Definition of diminution in English:

diminution

noun

  • 1A reduction in the size, extent, or importance of something:

    ‘a permanent diminution in value’
    [mass noun] ‘the disease shows no signs of diminution’
    • ‘Sexual behavior in women and men declines steadily from adolescence into older age, and to a lesser extent there is diminution in sexual desire.’
    • ‘At national level, the diminution in the importance of the marine sector within the Government structure continues.’
    • ‘Any attempt to force a decision on a woman represents a diminution of the woman's ability to control her own body, revealing an attitude that ‘women do not know what is good for them’.’
    • ‘Their combined activities result in a net diminution of wealth across the board, whether peanut farmers or tobacco farmers win their vaunted subsidies.’
    • ‘The effect of the laws was to reduce total turnover by about 10 per cent, with a corresponding diminution of imports from other Member States.’
    • ‘The obsession with size - or the diminution thereof - seems to lead some people to lose sight of what really matters, which is profitability.’
    • ‘But it is hard to sustain that insistence on the preservation of the Catholic tradition on the one hand with a total insistence on the diminution of a Protestant tradition on the other.’
    • ‘But it would signal a significant diminution of polarization only if the candidate were able to hold onto enough of the base to win the general election.’
    • ‘The recent diminution on the international scene of these three nations means less illustrious sides are no longer gripped with a fear factor when facing what have tended to be considered behemoths of the game.’
    • ‘I want increased liberty, equality and fraternity, not a diminution of democracy as we are tiptoed into totalitarianism and authoritarianism.’
    • ‘But doctors have their patients' interests at heart and they don't like the diminution of service, especially the possibility of a six hour wait during an out of hours emergency.’
    • ‘A by-product of the diminution of subjectivity was the undermining of medical science and the corresponding inflation of health as a moral discourse.’
    • ‘The old man told him, with vain regrets, as age was creeping on him, and he had been obliged to relinquish part of his duties, that of delivering the town letters, and this meant a considerable diminution of salary.’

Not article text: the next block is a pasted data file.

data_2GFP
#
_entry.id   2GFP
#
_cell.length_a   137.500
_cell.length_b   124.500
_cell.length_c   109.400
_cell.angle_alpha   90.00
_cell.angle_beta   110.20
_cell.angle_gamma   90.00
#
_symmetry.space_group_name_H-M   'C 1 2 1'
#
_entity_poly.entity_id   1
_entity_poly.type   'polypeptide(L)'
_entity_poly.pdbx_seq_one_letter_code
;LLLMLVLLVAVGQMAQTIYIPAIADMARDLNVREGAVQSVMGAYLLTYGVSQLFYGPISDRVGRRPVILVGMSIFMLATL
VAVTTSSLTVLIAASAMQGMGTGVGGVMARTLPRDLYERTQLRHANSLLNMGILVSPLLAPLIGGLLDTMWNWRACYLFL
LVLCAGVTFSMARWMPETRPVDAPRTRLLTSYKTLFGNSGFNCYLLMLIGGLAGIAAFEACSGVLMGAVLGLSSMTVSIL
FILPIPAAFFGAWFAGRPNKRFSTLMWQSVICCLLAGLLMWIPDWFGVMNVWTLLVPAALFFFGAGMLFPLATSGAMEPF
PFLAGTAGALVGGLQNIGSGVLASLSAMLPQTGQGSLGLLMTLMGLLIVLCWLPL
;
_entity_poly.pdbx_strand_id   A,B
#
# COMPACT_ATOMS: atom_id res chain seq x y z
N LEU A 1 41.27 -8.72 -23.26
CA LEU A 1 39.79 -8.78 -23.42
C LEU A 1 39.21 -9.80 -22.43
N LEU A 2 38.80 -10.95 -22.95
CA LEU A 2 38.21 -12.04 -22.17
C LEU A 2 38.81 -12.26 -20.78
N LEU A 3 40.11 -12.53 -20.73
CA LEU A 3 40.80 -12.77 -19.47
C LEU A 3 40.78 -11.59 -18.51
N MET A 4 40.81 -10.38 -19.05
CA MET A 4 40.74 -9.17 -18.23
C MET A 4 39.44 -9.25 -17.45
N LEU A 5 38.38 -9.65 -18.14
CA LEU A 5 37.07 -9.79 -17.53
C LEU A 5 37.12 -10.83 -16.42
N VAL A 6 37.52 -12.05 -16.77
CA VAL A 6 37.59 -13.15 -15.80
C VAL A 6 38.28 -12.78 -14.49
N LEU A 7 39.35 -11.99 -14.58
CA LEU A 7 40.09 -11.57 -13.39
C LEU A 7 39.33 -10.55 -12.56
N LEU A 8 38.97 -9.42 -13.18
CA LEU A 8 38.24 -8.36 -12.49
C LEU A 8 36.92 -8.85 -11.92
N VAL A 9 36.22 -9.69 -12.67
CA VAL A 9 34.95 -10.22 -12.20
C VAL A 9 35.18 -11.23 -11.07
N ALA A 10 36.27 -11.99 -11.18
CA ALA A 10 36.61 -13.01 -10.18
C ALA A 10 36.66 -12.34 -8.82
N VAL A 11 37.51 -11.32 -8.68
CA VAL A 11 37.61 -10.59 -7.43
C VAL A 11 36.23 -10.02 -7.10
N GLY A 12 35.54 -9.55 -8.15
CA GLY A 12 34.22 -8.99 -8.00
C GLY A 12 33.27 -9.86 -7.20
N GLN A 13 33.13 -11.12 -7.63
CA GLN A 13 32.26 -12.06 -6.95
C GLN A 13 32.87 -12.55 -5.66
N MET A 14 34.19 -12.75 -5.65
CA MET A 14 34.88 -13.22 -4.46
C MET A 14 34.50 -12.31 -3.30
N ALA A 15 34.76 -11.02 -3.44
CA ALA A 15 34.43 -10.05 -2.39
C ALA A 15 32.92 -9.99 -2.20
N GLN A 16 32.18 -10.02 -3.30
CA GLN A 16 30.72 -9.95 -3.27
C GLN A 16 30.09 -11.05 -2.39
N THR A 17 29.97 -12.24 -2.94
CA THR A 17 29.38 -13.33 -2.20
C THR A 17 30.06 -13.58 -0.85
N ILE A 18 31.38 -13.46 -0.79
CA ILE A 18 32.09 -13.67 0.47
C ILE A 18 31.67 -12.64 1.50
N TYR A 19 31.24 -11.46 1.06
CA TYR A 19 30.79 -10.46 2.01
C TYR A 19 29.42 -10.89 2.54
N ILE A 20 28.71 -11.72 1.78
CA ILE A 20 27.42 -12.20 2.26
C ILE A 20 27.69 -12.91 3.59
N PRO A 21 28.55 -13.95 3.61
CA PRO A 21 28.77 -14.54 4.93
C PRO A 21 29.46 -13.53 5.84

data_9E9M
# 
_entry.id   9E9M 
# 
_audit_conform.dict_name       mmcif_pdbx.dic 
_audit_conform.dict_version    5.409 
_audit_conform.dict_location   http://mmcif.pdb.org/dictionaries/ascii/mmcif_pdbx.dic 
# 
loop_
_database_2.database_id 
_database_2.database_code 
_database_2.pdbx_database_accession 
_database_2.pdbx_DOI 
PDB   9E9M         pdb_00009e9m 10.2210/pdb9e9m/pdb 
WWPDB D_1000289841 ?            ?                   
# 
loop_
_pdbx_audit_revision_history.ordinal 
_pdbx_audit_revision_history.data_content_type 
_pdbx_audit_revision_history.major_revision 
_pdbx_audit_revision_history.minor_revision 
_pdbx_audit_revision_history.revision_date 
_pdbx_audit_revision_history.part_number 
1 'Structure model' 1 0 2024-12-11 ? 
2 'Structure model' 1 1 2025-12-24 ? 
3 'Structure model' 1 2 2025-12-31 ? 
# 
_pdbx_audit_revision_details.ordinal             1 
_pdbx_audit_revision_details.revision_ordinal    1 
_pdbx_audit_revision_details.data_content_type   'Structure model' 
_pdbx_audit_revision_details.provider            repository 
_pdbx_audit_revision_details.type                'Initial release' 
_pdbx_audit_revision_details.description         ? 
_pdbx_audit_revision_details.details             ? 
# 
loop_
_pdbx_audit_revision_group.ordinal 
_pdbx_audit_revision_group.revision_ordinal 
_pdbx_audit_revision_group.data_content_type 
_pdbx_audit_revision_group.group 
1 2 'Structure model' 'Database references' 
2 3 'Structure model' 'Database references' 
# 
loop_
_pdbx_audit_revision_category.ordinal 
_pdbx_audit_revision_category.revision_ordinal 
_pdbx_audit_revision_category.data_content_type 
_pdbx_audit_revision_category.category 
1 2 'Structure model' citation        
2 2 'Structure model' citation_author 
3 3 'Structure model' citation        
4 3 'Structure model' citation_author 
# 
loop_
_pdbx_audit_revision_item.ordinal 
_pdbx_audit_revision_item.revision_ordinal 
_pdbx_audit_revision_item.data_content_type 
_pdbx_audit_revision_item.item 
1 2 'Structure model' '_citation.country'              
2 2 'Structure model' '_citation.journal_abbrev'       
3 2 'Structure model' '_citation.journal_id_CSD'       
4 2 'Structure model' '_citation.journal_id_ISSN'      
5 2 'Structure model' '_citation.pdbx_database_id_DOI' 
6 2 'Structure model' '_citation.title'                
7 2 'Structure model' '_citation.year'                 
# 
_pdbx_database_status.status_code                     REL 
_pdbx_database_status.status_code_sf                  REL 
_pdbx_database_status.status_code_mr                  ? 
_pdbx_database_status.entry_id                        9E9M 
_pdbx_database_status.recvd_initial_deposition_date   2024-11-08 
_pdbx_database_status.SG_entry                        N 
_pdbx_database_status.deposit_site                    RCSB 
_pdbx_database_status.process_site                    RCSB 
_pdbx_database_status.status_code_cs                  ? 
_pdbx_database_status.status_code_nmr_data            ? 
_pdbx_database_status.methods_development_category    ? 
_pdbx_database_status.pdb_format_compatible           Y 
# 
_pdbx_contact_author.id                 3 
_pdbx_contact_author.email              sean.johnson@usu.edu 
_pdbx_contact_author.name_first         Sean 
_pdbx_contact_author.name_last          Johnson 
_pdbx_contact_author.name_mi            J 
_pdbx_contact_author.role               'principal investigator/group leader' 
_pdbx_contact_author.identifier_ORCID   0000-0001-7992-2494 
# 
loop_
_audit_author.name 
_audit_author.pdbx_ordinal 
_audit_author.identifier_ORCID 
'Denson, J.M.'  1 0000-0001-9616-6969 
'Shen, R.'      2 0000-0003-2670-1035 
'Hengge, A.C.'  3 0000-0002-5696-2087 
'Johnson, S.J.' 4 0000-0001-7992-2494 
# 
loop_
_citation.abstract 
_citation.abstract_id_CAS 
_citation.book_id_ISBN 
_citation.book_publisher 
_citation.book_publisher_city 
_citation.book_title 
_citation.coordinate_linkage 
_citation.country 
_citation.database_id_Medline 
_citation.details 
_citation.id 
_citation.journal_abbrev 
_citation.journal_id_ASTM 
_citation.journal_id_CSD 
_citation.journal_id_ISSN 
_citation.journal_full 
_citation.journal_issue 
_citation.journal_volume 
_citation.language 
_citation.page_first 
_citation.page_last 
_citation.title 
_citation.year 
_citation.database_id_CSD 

• ‘And with war, I see the problems I outlined earlier, and I see a diminution in the authority and the work of the United Nations for the future.’
    • ‘National-security types often assure us that wartime diminutions of civil liberties are only temporary.’
    • ‘The smaller back room was crowded with scaled-down pieces, which seemed to have picked up density and psychological charge along with their diminution in size.’
    • ‘The diminution of the importance of olfaction is a casualty of the drive towards the intellectualisation of modern life.’
    • ‘The diminution of the scope and autonomy of the private sphere constrains the potential for development of the individual through intimate relationships.’
    • ‘The other concerns some of the central moral arguments for the elimination of sex roles and the diminution, if not elimination, of the importance of distinctions connected with one's sex or race.’
    • ‘This is a reflection of the diminution in the importance of marriage, and of the adult relationship as the focus of attention for family law and policy, and of the shift towards an emphasis upon parenthood.’
    decline, decrease, reduction, dwindling, shrinking, fading, failing, weakening, slackening, ebb, receding, wane, falling off
    curtailment, curtailing, cutting back, cutback, cut, attenuation, reduction, lessening, lowering, decrease, contraction, constriction, restriction, limitation, limiting, curbing
    View synonyms
    1. 1.1Music The shortening of the time values of notes in a melodic part.
      • ‘He nurses it through E flat, B flat minor and various wispy diminutions, never losing sight of his beginning; then finally cranks it up through G flat / F sharp minor back to the initial high D for his recapitulation, ‘Who will remember?’’
      • ‘The motif moves in dotted minims, and though diminutions of it and its inversion abound throughout the symphony, it is in this rhythmic form that it plays its most important role.’

Origin

Middle English: via Old French from Latin deminutio(n-), from the verb deminuere (see diminish).

Pronunciation:

diminution

/ˌdɪmɪˈnjuːʃ(ə)n/